Only in Edinburgh

Picture of book cover on Edinburgh

 

I’m always on the lookout for new guidebooks for the Scottish Borders and Edinburgh.  Books that offer something more than the usual visitor attractions.  I found this book in Bank House Living, Melrose a few weeks ago and knew I had to have it.  Based on personal experience walking through Edinburgh, “Urban Explorer” Duncan J D Smith, gives a new and unusual perspective.  He reveals the Edinburgh of secret gardens and haunted theatres, mysterious monuments and unexpected underworlds, industrial relics and unusual places of worship.

Only in Edinburgh

Only in Edinburgh is a comprehensive illustrated guide to more than 100 fascinating, unique locations, hidden corners and unusual objects.  His clever use of chapter titles captures your interest straight away.  On the way you find yourself captured by his stunning photography of yet another little-known attraction.  From historic homes and ruined churches to an Art Deco petrol  station (#92) and a library for poets (#28). Attractions include the ‘Innocent Railway Tunnel’ (#46), Arthur’s Seat Coffins (#35), Trainspotting in Leith (#73), and the Skating Minister (#57). But even for fairly mainstream attractions, the book is filled with all sorts of easy to miss details.  For example Edinburgh Castle Gatehouse, while looking old, is a combination of 1888 construction and a 1970s tunnel to allow military lorries to enter.  Or discover the cemetery for Soldiers’ Dogs or the  “Laird’s Lug”, a window for eavesdropping  conversations in the Great Hall.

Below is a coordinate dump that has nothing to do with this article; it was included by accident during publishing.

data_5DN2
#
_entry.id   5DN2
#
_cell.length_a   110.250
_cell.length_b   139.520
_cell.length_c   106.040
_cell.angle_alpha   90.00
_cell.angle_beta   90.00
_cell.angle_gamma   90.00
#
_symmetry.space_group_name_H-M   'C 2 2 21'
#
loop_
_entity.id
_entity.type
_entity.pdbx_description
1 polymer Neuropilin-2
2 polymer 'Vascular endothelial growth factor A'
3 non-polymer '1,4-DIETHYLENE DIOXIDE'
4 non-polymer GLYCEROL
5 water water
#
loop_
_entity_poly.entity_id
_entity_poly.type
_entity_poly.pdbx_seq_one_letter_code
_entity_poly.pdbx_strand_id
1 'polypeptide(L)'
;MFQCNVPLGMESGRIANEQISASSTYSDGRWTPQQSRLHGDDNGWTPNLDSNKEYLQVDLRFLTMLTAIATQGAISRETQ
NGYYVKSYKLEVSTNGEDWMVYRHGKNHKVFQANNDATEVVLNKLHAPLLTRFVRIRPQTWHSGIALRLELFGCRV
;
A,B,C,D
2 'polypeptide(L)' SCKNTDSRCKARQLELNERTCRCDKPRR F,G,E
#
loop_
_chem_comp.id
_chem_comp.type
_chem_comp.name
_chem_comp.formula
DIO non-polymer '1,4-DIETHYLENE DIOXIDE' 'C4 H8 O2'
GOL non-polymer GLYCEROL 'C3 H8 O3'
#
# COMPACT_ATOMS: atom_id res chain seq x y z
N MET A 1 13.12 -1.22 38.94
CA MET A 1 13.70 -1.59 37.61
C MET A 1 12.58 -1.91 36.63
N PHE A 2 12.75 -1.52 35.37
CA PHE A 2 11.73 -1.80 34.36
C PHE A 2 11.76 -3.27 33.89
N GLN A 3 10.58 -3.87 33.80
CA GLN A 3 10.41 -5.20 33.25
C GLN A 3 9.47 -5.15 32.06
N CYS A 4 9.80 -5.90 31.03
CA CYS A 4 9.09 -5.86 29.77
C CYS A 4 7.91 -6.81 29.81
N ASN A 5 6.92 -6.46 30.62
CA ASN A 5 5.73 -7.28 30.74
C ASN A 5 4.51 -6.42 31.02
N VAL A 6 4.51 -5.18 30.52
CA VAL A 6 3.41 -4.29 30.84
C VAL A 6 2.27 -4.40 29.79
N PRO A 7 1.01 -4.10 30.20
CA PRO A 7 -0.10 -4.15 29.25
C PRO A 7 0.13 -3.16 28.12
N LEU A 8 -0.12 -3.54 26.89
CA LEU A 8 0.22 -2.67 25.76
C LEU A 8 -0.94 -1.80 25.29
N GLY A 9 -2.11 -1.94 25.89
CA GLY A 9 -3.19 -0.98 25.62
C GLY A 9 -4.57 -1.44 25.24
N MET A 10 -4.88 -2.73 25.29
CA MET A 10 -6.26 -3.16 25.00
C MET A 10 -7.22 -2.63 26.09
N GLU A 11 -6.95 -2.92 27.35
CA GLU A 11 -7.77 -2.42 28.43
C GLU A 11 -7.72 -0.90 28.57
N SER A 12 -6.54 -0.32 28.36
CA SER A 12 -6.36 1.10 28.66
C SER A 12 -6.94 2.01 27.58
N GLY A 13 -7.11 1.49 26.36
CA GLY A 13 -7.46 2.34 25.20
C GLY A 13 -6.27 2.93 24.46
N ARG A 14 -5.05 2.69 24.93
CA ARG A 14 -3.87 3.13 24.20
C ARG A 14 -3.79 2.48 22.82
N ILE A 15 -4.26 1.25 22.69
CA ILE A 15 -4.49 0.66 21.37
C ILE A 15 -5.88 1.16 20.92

This level of detail continues for some of the other attractions, such as the Museum of the Mound’s display of a million Scottish Banknotes (#8). Or the easy-to-miss marker in the pavement noting the location of Scotland’s last public execution (#10).  Or even explorations of the various nooks and crannies of the Old City itself, such as the remnants of the old town wall (#39)   Having lived in Edinburgh as a student and as a frequent visitor I thought I had discovered most of Edinburgh’s hidden treasures  – but it appears not.   I still have much to discover.

Gin & Coffee

And when your ready to sit down, lookout for the  Gin (#47) and coffee from  a Police Book (#91).  Or maybe follow in JK Rowling’s footsteps and have coffee with Harry Potter (#37).

So if you only buy one book for your visit to Edinburgh, this should be the one.  And who knows we may meet as we discover the lesser known joys of Scotland’s Capital City.

Here’s a link to a previous post on more books on Edinburgh and the Scottish Borders to help you plan your visit.

A bit more about The Urban Explorer

Duncan decided in 2003 to write and illustrate his own travel books after a career selling other travel writers’ books.   As a self-styled ‘Urban Explorer’, he has embarked on a lifetime’s adventure, travelling off the beaten track in search of the world’s hidden corners and curious locations. Duncan has so far traversed three continents in search of unusual places and people.  From the wartime bunkers of Berlin, the Baroque gardens of Prague to the souks of Damascus and the rock-cut churches of Ethiopia.  His ground breaking series of  ‘Only In’ Guides, cover 11 European Cities. Berlin, Budapest, Cologne, Edinburgh, Hamburg, London, Munich, Paris, Prague, Vienna, and Zurich.

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